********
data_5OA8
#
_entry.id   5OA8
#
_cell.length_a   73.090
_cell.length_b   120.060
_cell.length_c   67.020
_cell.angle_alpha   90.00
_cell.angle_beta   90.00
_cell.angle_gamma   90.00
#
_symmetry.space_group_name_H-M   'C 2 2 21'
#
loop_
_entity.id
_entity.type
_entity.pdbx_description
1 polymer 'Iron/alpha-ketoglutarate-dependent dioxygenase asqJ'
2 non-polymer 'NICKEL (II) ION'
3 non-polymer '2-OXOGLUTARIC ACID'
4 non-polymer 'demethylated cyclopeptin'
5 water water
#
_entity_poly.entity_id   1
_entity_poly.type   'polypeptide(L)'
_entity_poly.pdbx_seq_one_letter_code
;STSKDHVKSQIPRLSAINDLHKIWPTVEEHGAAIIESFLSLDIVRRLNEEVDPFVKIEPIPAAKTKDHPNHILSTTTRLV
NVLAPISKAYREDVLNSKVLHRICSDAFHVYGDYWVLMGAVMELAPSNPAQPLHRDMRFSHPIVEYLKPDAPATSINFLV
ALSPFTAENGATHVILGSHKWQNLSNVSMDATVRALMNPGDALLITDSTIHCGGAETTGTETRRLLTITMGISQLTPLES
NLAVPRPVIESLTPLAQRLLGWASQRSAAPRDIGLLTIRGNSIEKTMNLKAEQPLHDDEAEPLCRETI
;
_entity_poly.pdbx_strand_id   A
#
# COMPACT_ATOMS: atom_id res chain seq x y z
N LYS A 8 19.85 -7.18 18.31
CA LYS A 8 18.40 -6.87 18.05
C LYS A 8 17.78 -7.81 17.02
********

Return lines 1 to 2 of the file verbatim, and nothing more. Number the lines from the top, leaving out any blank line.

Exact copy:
data_5OA8
#